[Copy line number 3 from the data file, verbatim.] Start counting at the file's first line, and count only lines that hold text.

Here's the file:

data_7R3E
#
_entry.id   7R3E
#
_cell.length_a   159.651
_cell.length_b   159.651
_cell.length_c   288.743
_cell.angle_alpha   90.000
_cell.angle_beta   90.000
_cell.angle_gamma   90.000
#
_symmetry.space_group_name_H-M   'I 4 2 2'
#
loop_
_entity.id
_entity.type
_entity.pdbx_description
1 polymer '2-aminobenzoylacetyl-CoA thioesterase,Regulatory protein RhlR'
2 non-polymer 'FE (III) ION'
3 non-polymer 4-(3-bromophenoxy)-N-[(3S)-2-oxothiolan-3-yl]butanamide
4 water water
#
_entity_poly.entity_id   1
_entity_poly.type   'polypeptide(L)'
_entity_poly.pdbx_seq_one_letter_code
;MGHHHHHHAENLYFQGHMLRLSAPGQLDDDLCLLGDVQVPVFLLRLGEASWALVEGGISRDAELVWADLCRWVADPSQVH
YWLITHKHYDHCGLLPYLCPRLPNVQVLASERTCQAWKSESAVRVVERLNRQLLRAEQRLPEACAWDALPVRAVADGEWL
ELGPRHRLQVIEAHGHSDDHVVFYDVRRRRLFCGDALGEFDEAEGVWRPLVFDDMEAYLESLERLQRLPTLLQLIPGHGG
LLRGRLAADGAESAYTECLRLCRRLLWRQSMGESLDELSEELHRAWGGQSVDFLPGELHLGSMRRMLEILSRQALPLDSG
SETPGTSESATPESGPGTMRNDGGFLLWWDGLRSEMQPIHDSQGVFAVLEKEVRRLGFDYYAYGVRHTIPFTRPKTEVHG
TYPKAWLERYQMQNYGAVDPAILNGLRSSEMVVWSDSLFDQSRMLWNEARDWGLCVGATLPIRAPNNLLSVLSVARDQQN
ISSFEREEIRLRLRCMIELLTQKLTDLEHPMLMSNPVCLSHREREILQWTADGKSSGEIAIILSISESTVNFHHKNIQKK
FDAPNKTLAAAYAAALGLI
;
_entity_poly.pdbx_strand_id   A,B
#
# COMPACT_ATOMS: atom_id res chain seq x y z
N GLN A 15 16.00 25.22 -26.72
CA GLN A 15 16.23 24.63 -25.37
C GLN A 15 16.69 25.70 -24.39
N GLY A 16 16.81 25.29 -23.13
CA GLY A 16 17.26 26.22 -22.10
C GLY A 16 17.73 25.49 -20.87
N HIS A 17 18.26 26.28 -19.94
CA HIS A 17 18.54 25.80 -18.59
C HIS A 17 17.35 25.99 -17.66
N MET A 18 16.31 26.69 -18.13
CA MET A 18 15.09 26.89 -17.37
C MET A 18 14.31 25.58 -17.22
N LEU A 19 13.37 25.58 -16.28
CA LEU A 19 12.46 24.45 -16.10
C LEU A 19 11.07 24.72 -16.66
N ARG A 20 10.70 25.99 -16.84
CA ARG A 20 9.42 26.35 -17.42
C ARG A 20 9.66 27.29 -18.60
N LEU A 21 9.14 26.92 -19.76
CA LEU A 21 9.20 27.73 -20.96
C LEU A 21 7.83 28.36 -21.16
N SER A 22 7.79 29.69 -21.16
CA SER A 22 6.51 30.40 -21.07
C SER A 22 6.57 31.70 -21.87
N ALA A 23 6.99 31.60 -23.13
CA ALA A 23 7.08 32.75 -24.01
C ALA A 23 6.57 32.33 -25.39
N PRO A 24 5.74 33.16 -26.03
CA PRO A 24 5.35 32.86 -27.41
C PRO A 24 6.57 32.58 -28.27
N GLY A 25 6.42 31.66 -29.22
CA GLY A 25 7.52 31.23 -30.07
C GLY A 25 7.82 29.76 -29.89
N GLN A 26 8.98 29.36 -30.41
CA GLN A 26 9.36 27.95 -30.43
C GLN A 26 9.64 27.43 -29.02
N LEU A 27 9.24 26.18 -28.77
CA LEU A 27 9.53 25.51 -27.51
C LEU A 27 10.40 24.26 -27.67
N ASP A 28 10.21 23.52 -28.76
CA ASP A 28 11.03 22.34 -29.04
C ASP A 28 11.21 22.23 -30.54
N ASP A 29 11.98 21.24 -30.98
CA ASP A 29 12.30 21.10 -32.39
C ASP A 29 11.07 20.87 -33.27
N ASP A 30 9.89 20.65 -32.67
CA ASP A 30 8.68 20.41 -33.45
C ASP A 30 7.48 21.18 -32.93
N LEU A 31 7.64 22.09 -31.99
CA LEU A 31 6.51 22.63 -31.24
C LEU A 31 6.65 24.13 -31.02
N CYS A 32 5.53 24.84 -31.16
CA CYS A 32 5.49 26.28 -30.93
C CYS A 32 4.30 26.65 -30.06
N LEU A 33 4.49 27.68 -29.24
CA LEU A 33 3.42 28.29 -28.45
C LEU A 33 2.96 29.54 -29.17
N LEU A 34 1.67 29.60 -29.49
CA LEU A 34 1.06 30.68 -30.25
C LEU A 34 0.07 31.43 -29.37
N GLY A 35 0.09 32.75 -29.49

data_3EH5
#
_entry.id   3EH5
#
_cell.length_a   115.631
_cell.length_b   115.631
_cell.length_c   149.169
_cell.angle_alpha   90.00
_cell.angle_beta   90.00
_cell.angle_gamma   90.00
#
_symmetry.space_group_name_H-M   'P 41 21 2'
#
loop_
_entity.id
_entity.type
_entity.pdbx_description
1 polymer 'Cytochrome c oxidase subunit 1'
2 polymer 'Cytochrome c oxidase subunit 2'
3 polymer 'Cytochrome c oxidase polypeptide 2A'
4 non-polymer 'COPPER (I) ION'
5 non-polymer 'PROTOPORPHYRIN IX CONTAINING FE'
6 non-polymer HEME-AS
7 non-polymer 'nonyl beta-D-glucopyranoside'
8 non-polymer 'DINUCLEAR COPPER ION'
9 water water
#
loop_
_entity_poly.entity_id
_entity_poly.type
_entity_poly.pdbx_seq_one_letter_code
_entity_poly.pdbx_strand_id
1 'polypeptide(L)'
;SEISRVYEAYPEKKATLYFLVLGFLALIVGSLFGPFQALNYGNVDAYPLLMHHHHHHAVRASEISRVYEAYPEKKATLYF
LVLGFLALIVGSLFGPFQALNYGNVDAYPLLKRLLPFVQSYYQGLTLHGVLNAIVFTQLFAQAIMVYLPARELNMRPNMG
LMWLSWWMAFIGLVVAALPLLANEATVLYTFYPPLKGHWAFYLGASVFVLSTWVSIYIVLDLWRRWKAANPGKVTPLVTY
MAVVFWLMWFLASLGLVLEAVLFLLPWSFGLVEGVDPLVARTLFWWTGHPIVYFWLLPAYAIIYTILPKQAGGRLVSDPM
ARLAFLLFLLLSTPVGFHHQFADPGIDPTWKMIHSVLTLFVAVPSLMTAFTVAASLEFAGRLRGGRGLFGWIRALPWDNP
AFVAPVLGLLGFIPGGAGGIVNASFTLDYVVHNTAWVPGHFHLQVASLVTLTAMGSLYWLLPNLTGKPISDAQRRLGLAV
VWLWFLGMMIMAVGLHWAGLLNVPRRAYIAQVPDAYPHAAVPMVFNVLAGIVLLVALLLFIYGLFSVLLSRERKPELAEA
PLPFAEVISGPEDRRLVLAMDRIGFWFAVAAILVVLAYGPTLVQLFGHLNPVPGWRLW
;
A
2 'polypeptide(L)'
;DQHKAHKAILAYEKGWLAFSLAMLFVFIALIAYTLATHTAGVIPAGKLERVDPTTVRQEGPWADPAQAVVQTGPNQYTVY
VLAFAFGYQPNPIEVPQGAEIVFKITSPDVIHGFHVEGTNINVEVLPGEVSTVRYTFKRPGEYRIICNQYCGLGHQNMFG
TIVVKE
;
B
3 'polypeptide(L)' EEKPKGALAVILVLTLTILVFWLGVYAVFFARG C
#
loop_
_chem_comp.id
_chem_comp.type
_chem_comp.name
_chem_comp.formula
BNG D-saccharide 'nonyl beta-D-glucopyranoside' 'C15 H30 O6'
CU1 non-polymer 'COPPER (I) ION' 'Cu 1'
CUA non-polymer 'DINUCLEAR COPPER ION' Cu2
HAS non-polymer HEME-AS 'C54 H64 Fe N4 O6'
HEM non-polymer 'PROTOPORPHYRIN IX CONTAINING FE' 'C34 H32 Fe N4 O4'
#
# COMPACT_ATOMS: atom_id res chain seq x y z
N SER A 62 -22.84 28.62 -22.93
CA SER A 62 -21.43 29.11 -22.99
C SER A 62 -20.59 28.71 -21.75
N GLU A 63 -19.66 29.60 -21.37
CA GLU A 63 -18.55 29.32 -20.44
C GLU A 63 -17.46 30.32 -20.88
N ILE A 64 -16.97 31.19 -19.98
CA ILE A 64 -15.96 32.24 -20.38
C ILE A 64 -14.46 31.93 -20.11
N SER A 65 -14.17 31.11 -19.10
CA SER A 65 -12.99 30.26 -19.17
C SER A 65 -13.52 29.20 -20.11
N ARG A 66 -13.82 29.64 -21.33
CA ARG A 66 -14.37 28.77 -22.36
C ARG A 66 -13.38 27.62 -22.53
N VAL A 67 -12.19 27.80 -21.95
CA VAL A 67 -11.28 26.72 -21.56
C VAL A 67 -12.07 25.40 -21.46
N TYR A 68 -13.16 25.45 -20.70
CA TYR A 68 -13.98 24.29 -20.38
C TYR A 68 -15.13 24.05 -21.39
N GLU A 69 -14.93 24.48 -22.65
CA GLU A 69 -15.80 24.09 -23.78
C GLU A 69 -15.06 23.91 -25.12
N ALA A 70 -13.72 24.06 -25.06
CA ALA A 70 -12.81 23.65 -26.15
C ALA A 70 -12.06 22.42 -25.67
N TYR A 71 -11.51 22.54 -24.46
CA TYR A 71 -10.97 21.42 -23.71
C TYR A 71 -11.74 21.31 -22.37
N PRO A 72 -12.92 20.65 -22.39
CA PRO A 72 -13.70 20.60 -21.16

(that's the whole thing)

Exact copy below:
_entry.id   7R3E